(born 1976) – prose writer and translator with a doctoral degree in humanities.
Author of a book about Stanisław Lem, a winner of the 2012 award granted by “Literatura na Świecie” magazine for his translation of H.P. Lovecraft’s short stories. His debut volume of short stories Skoruń (“Scallywag”, W.A.B. 2015) won him the 2016 Gdynia Literary Award and the 2016 Koscielski Foundation Award. The book was also in the final of the 2016 NIKE Award and was nominated for the Gombrowicz Award. His novel Robinson w Bolechowie (“Robinson in Bolechów”, W.A.B. 2017) was awarded the 2018 Angelus Central European Literary Award.
Prose writer and translator Maciej Płaza talks about his work on his latest novel entitled Golem, being cut off from the world while writing, Julian Stryjkowski’s wonderful, rich Jewish Polish language, a return to Thomas Mann and reading Joseph Roth, as well as the benefits of freelance work.
A lot has happened since the premiere of Robinson w Bolechowie (“Robinson in Bolechów”) and our last conversation. For example, the pandemic, which completely changed the possibilities of working, its rhythm. You’ve also published several acclaimed translations, i.e. Edge of Irony… by Marjorie Perloff, Arthur Machen’s excellent The Hill of Dreams, now nominated for the Boy-Zeleński Award. You edited the issue of “Literatura na Świecie” magazine devoted to Machen and wrote afterwords to the Opowieści niesamowite (“Incredible Stories”) series published by the PIW publishing house. How do you find the time to write prose among all this?
I would’ve rather expected the question why the new book is being published only now…
True, there was a two-year gap between Skoruń (“Scallywag”) and Robinson in Bolechów, and between Golem and Robinson – a four-year gap.
After Robinson in Bolechów was published, I indeed took up translating: at first, to have a bit of a break, because writing this book tired me terribly, for various reasons, and then, the opportunity arose to publish a few things by Arthur Machen in Polish, and I sank into it for about a year and a half. Translating The Hill of Dreams has been a dream of mine for so many years that I had already given up hope of it ever happening; so, when I was offered the job, I committed to it without hesitation. But it has been several months now since it was completed. In that time, Golem has been written. It’s a child of the pandemic: I started writing it exactly a year ago, and the enforced isolation helped me a lot, nothing distracted me. I wrote this book very quickly, including the notetaking and outline stage, it took me nine months. A smooth, enjoyable job. When I know what to write, I feel I have a steady hand, I can write quickly. But there are costs. I go on holiday, usually very short ones, every two years on average. Work takes up almost all my time.
This is probably connected with a highly regulated daily routine.
Well, yes. I have a great intrinsic desire to create, a lot of ideas and enthusiasm to realise them, I try not to waste time and not to be distracted.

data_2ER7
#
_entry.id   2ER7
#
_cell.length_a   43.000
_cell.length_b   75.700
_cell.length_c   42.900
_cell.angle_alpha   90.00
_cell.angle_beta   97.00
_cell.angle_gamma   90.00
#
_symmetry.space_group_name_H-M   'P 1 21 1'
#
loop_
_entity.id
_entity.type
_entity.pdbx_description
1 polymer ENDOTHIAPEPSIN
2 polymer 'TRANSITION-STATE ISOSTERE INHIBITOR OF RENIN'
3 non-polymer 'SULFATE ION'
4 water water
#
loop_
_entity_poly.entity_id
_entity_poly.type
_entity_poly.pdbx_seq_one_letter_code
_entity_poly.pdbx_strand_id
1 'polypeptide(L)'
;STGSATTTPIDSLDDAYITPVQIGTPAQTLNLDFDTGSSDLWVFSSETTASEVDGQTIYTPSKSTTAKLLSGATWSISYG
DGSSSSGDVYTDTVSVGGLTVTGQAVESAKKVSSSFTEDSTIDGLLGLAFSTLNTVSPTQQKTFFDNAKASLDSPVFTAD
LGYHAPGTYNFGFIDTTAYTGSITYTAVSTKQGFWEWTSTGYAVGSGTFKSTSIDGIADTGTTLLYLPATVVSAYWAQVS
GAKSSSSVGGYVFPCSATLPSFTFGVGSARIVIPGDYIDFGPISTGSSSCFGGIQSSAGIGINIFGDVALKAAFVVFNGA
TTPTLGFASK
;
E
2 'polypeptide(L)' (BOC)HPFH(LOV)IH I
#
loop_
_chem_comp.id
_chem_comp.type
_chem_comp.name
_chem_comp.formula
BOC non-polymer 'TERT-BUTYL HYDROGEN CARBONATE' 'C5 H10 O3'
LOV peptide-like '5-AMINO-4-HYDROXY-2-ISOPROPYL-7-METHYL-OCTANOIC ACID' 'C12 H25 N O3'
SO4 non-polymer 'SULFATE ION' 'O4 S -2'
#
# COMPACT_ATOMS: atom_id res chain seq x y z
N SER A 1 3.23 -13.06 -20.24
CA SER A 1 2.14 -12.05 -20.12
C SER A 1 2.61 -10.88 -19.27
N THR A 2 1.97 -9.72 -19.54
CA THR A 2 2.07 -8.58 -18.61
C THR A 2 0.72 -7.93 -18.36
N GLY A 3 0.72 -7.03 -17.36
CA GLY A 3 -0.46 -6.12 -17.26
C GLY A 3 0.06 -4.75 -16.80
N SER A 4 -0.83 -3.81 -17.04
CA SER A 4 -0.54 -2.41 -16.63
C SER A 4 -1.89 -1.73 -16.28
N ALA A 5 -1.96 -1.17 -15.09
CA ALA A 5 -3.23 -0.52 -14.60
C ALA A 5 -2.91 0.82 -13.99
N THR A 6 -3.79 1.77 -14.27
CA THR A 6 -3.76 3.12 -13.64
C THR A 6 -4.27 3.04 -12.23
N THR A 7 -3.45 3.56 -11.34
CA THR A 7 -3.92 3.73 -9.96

I’m asking because I am curious as to how you have planned all this. Did you not need to use the archives? After all, Golem is historically, and linguistically, embedded in what is long, and irrevocably, bygone.
Yes, of course, Golem is a historical novel, i.e., taken from writings. In order to write it, I read a lot of material. These were both old books, from previous years, but refreshed, and completely new ones: books on Jewish history, Judaism, Kabbalah, Jewish mysticism, East European Jewry, shtetls, Jewish folklore, Hasidism – I would not even be able to list everything… Memoirs of Jews from the eastern borderlands. And fiction. And not only readings, but also museums, exhibitions, films, music, a lot of Jewish music in various varieties.
But how did you manage to get access to the materials you needed? The pandemic didn’t make this somehow… radically difficult?
I was able to complete the enquiries just before the lockdown was announced – pure coincidence. At least enough to get to work. With some of the research, I had to wait, not long, as it turned out, until summer. Also, quite a few of the books I could have borrowed, I simply bought.
Did anything from these readings particularly stick in your memory?
Oh, lots of things. This world consumed me; otherwise, I wouldn’t have been able to write Golem with such commitment. From fiction, the greatest discovery to me, or rather recollection after many years, because I read him at university, was Julian Stryjkowski. I think he is the best prose writer who has written about the world of the shtetl. Wonderful, rich Jewish Polish language, great sensitivity and wisdom. I am very glad that the Austeria publishing house has started to republish his novels, as this great writer must not be allowed to be forgotten. Besides, from Hasidic-connected literature, I was particularly impressed by the book Gog and Magog. A Novel by Martin Buber and Nine Gates to the Chassidic Mysteries by Jiří Langer, and from contemporary works – The Rebbe’s Featherless Parrot by Géza Röhrig. But there is also music hidden in Golem. Do you know that when writing this book, I thought of it as of a concert?